Public money for private school scholarships is working, and will soon expand dramatically

Nariah Hunter, Janet Nunn’s granddaughter, shown two years ago at age 7. She is a straight-A student at Victory Christian Center School in Charlotte, the beneficiary of an Opportunity Scholarship.
Nariah Hunter, Janet Nunn’s granddaughter, shown two years ago at age 7. She is a straight-A student at Victory Christian Center School in Charlotte, the beneficiary of an Opportunity Scholarship.
Thursday marks the anniversary of a major victory in the fight for educational freedom in North Carolina. Five years ago, the General Assembly established the Opportunity Scholarship Program, enabling low-income children to use state-funded scholarships to attend private school. This past school year, nearly 7,400 students statewide relied on Opportunity Scholarships to open doors of educational opportunity. Their ongoing freedom to do so is due in large part to educational pioneers like Charlotte’s Janet Nunn and her granddaughter, Nariah, who believed in the program even as it faced an uncertain future.

Progress demands pioneers — those with the vision to see what’s possible and the tenacity to see it through. Still, the path to progress is rarely smooth. Janet Nunn advocated for an Opportunity Scholarship in 2015, even as the program’s future was in jeopardy. At that time, the program was mired in litigation. Thousands of families, including hers, anxiously awaited the outcome of a legal challenge to the program’s constitutionality. Her granddaughter Nariah had been awarded a scholarship in 2014, but that opportunity was hanging in the balance.

That court battle was ultimately successful. Three years ago, on July 23, 2015, the N.C. Supreme Court issued a landmark ruling upholding the Opportunity Scholarship Program’s constitutionality. Janet enrolled Nariah in Victory Christian Center School in Charlotte. She was hopeful but clear-eyed about the path ahead, both for Nariah and the program. Nariah’s early start to schooling had been difficult. She read below the first grade level and struggled with confidence. And then there was the opposition to the program — even after the court ruling, could it survive?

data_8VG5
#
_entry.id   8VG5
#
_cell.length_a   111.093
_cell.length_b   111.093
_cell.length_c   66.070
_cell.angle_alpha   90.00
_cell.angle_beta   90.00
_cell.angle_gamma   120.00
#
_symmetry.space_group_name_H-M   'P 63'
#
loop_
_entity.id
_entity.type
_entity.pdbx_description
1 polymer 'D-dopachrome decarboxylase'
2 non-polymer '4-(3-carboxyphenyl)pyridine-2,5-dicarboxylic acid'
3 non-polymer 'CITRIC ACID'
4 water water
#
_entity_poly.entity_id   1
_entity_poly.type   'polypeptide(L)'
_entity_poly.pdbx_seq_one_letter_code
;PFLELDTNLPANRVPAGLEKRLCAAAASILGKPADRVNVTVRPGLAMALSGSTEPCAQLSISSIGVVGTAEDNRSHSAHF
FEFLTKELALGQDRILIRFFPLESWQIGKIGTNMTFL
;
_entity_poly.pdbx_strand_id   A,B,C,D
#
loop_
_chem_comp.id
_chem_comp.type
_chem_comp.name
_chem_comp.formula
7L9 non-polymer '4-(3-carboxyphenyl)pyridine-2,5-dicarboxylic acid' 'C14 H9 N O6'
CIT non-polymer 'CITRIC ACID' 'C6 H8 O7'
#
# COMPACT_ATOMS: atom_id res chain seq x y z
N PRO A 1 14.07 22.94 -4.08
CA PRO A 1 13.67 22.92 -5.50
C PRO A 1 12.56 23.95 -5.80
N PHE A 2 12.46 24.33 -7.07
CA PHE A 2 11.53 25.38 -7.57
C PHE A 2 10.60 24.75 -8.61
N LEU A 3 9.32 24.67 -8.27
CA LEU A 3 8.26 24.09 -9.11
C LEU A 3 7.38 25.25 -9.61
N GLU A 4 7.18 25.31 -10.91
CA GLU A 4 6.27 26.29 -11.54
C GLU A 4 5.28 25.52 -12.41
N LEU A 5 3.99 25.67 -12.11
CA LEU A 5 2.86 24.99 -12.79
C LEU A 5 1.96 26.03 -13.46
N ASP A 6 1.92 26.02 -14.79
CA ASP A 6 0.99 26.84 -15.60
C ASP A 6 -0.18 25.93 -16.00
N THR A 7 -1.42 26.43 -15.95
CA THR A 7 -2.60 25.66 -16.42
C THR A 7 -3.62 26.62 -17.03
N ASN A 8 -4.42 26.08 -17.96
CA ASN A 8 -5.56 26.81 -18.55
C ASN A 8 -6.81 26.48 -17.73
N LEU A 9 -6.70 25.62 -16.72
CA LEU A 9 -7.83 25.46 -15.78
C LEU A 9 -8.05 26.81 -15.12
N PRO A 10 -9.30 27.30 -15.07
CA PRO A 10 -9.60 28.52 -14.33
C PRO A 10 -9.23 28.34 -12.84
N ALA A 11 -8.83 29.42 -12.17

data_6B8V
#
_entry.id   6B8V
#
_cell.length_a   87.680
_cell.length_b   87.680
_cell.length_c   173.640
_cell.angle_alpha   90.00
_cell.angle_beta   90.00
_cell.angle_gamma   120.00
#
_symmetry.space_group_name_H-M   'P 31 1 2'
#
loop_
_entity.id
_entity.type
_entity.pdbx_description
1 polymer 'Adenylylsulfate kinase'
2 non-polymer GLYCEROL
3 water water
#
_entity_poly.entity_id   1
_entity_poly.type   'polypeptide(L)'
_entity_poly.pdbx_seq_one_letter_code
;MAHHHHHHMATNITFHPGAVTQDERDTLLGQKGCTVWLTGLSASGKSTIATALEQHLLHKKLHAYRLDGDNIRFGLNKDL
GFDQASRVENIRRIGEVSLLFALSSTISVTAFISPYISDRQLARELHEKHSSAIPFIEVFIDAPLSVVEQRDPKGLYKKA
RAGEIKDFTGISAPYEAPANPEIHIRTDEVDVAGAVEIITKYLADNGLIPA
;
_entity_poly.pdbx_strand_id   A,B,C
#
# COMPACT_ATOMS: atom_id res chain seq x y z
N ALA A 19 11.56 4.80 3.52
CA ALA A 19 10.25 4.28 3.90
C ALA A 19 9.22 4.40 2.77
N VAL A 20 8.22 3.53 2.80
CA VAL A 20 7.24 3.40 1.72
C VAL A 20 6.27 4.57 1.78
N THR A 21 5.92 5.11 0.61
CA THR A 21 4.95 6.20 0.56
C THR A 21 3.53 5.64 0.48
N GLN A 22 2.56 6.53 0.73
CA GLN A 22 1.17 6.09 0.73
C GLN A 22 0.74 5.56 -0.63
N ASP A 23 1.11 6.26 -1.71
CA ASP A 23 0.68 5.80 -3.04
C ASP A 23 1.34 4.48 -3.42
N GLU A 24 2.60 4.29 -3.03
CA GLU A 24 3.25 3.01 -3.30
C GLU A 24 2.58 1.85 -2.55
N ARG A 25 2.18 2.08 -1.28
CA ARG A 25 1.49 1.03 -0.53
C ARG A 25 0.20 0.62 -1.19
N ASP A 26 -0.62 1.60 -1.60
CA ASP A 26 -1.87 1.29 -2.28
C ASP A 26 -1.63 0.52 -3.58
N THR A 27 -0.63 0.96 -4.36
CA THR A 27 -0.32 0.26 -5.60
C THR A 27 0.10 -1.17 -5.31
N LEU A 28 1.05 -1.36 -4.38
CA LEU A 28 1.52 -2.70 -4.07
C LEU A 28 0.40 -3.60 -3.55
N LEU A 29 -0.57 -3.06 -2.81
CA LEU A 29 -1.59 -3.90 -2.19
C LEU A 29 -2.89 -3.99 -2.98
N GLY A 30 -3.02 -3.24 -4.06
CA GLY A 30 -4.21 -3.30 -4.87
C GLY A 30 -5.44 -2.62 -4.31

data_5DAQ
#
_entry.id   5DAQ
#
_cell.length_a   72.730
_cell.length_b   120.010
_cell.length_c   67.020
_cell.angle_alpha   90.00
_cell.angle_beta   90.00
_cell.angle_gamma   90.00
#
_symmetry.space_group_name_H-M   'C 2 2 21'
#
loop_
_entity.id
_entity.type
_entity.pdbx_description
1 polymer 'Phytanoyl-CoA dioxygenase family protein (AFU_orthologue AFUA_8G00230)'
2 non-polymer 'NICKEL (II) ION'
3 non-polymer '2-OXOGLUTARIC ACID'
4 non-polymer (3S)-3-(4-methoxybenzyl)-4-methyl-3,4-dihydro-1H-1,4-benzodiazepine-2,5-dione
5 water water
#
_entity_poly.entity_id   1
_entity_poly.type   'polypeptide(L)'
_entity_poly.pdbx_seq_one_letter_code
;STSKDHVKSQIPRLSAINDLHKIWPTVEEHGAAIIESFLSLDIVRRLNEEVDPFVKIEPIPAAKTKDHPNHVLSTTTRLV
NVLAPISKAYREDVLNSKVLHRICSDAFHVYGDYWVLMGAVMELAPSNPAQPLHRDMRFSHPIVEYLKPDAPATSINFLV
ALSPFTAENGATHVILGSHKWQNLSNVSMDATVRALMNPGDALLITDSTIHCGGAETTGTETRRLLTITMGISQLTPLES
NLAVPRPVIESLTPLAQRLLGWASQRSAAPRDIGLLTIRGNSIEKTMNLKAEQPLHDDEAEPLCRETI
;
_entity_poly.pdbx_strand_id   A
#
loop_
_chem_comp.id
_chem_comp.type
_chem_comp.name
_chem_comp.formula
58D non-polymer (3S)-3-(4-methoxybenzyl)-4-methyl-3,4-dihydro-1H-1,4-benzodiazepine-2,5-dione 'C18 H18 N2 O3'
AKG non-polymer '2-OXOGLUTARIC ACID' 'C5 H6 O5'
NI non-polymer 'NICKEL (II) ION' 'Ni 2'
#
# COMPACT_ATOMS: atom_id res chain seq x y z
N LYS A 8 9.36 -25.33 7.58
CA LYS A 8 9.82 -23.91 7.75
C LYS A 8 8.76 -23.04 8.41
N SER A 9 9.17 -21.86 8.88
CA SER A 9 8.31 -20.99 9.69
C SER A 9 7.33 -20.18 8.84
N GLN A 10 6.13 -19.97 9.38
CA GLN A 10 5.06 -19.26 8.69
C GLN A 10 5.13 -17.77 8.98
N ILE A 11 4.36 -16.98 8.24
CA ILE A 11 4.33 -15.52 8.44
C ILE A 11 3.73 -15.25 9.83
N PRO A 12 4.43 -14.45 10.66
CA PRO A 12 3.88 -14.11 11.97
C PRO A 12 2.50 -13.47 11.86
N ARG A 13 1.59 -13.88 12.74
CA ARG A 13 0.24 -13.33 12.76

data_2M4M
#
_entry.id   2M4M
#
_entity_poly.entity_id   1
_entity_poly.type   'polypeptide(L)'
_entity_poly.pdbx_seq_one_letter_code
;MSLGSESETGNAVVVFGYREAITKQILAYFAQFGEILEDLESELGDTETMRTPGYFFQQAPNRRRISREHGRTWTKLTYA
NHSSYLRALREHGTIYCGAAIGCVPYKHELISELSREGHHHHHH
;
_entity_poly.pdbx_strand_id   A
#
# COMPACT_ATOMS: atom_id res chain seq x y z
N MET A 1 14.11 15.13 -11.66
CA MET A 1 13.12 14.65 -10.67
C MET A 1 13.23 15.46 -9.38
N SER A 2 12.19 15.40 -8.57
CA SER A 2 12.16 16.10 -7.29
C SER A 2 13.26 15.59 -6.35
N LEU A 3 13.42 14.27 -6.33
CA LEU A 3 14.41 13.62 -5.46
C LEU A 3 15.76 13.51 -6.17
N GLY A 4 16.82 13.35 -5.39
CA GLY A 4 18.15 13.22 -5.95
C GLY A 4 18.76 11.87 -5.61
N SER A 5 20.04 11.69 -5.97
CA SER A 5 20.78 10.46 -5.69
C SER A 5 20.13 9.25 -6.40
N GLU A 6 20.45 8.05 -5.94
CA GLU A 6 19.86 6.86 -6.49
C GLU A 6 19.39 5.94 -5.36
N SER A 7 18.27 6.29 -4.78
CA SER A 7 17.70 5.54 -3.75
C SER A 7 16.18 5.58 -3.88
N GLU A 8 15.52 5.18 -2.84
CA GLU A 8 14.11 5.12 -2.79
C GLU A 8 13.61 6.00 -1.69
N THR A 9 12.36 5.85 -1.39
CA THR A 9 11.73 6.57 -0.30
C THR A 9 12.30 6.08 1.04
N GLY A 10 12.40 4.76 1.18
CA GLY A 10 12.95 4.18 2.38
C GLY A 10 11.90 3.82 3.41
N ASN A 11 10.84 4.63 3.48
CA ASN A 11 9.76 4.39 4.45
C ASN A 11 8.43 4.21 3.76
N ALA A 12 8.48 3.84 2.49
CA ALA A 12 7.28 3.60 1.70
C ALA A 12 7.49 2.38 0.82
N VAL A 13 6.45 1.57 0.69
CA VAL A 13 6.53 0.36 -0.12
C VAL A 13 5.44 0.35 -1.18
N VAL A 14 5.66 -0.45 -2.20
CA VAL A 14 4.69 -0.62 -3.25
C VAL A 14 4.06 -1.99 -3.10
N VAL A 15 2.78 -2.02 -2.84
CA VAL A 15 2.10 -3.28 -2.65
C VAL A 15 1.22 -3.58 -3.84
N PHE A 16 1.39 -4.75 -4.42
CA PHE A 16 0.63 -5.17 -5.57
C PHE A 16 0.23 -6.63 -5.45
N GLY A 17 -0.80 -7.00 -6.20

But Janet forged ahead. Now, three years after Nariah’s scholarship journey began, three years after the court rendered its decision, and five years after the legislature established the program, much has changed for the better. A rising fourth-grader, Nariah is a straight-A student with the confidence to tackle challenges on her own. Janet’s desperation has lifted.What did receiving a scholarship mean to her? “My reaction was joy. My reaction was thankfulness. My reaction was my prayers being answered,” she says.

Like other pioneers, Janet and Nariah point the way to something better. There are thousands of Janet Nunns across North Carolina — parents and grandparents whose hopes for children are being renewed through the Opportunity Scholarship Program.

Program numbers bear witness to five years of progress and possibilities. For the upcoming school year, families submitted almost 11,000 new applications for Opportunity Scholarships, a 95 percent increase since 2014-15 when the program first launched. More than 7,500 new scholarships have been offered to families for 2018-19.

Early academic evaluation is encouraging. In June, independent researchers from NC State University released findings from the first-ever academic analysis of the program, revealing “large, positive impacts” on student achievement associated with using a scholarship. Follow-up studies are needed, but this early report card represents very good news.

Expect more scholarships to open up for low-income families. In 2016, legislators expanded program funding by $10 million annually through 2028-29, creating up to 2,000 new scholarships each year. Additional academic evaluation of the program should be forthcoming. This spring, a state task force, on which our organization served, submitted recommendations for future evaluation to the General Assembly.

Five years in, here’s what we know for sure: School choice is working. It’s working for Janet Nunn and Nariah. It’s working for thousands of other low-income parents, who now have the freedom to choose the right school for their child. That’s what we celebrate today. Progress. And possibilities.

Brian Jodice is the interim president of Parents for Educational Freedom in North Carolina. Email: